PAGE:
And Joanne Jacobs has a post that offers a reason why: Asian parents push their children harder.
When a Chinese-American student wrote about the Asian-Mexican achievement gap in the Alhambra High newspaper, many Latino students were angry, the LA Times reports. But Robin Zhou's column, which argued Asian parents push their children harder than Latino parents, eventually sparked discussion.
(Psychologist Laurence) Steinberg's research further suggested that an "attitudinal profile" influenced academic success, and that Asians tended to have the most students that fit the profile.
The first variable wasn't parental involvement, as Zhou concluded, but something more subtle: parental expectation. Steinberg asked students what was the worst grade they could get without their parents getting angry. For Asian children, it was a B-plus; for Latino and African American children, it was a C.
. . . Steinberg found two other differences that seemed linked to success. Asian children were much more likely to attribute their grades to hard work rather than aptitude. They also were more likely to believe that doing poorly in school would harm their chances for success in life. (My emphasis.)
Joanne's post goes on to note how Latino students complained about teacher low expectations. While I certainly believe that teachers should expect the same from all students, I don't necessarily blame teachers if they don't. I blame the "diversiphiles" and "edu-babblists" who tell teachers, for example, that different groups "learn differently" and how they "may not be able to relate to you" as a [white] teacher ... and all the peripheral edu-garbage that goes along with those two beliefs. For example, a couple years ago I heard from teachers at a nearby school whose administration once considered not allowing teachers to grade homework -- because students that come from poorer backgrounds frequently don't do it.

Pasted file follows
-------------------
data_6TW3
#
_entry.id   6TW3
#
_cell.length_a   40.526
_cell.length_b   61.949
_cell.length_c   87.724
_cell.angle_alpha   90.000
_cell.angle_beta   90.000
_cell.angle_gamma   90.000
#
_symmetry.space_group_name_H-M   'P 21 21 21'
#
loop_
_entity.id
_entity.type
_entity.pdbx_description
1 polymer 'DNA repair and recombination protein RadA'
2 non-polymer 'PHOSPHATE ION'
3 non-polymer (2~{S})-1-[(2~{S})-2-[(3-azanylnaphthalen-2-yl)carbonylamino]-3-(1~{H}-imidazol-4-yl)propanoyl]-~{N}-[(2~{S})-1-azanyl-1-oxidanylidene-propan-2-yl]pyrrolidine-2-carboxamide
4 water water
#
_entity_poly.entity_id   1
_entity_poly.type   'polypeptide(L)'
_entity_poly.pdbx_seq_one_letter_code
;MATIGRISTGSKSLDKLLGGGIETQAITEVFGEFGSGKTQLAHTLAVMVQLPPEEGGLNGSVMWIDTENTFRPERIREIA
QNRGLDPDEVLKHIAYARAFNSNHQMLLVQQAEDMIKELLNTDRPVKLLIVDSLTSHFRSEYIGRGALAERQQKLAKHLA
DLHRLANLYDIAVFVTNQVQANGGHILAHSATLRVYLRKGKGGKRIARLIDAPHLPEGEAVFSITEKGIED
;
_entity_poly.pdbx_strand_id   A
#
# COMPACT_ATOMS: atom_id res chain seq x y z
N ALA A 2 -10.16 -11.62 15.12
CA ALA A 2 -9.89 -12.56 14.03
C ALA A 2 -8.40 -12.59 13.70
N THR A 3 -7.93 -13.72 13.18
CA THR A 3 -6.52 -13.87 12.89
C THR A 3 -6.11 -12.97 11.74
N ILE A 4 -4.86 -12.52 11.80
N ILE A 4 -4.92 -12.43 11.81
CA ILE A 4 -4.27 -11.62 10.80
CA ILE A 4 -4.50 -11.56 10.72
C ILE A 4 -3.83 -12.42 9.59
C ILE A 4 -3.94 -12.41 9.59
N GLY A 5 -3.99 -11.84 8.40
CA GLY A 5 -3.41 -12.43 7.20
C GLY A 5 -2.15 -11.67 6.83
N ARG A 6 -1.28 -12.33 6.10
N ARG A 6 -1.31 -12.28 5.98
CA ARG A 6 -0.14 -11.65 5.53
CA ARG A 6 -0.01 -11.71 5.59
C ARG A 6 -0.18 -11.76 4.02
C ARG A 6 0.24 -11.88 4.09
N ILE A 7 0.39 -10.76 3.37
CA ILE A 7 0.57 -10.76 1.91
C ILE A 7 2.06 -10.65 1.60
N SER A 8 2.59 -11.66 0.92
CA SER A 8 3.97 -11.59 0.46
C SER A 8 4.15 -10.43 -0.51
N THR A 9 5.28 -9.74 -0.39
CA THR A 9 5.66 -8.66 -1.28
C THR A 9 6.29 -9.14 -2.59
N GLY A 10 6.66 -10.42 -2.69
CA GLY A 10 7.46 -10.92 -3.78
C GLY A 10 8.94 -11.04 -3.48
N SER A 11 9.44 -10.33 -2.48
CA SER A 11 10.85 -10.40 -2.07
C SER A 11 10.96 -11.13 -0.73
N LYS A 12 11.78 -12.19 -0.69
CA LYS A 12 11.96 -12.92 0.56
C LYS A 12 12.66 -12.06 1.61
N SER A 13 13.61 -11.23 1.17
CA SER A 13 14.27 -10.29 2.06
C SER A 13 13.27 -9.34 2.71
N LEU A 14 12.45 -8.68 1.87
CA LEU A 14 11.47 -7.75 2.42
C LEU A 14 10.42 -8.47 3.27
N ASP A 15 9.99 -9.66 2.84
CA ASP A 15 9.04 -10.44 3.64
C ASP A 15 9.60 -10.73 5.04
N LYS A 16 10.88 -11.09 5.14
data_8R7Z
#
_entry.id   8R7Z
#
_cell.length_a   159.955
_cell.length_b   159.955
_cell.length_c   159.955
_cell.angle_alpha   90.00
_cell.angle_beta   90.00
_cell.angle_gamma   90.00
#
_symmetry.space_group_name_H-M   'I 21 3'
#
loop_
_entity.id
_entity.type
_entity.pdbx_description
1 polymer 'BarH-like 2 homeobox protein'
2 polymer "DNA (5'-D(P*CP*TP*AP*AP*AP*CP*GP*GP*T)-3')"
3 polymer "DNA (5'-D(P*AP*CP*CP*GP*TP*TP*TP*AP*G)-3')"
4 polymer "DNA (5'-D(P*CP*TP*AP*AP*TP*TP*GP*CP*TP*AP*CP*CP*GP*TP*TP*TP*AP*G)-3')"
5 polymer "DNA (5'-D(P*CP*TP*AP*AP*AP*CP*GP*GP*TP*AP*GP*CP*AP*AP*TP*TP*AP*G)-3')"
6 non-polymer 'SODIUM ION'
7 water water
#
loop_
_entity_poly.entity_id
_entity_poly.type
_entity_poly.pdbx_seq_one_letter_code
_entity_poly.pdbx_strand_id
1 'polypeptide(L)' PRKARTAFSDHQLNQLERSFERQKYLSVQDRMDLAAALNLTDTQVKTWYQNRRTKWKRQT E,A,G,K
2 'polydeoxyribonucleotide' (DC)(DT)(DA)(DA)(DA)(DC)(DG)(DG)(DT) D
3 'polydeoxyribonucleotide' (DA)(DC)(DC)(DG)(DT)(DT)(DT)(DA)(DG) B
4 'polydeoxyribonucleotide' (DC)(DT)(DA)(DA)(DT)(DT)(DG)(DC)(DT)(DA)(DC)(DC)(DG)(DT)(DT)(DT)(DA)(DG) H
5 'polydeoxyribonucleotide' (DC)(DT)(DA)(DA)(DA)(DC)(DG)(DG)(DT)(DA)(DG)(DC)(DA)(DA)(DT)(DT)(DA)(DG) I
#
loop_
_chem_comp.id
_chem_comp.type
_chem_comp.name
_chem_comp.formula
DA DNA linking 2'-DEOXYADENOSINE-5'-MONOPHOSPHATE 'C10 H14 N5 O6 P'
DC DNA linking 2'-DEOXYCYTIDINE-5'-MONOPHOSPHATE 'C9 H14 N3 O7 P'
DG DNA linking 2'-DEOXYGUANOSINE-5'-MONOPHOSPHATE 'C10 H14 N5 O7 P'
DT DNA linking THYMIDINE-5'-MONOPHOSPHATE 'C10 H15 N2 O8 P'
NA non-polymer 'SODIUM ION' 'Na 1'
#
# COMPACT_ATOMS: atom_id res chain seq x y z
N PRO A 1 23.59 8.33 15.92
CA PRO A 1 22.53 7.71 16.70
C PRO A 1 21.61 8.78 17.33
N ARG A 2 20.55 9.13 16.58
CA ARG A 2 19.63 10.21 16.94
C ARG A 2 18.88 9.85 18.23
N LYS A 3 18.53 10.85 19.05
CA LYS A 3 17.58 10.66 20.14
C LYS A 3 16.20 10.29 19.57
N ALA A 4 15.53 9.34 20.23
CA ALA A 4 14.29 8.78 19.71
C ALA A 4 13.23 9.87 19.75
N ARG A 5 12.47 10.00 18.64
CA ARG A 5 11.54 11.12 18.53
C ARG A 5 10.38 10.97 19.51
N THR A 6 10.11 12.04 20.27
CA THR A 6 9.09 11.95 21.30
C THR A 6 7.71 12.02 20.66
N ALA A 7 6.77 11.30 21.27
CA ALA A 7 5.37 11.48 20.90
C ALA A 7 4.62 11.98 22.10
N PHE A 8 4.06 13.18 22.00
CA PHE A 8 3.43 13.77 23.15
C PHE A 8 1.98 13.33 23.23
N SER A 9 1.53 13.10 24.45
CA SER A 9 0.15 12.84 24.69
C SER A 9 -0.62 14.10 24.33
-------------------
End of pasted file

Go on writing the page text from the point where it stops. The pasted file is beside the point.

What is that, if not lowered expectations, hmm?
UPDATE: In a semi-related piece, Greg reports on a Washington Times article that says Americans' fast-paced lifestyle has resulted in a severe decline in manners:
A whopping 93 percent blamed parents.
Peggy Newfield, founder and president of Personal Best, said the generation that came of age in the times-a-changin' 1960s and 1970s are now parents who don't stress the importance of manners, such as opening a door for a female.
. . . Miss Newfield also blamed "the media."
Sulking athletes and boorish celebrities grab the headlines while television and Hollywood often glorify crude behavior.
At school, I'm frequently referred to by just my last name (no "Mr."), students interrupt me or another student when I'm (they're) having a conversation, and bumping others in the hallways is frequently not accompanied by "excuse me" or "sorry about that."
Not all, or even a majority (at least my students) are culprits, and I must say many of my students are incredibly polite. But I have indeed seen manners wane in my 15 years in the classroom, that's fer sher.
UPDATE (2:27pm): The LA Times has more on the reaction to Zhou's column.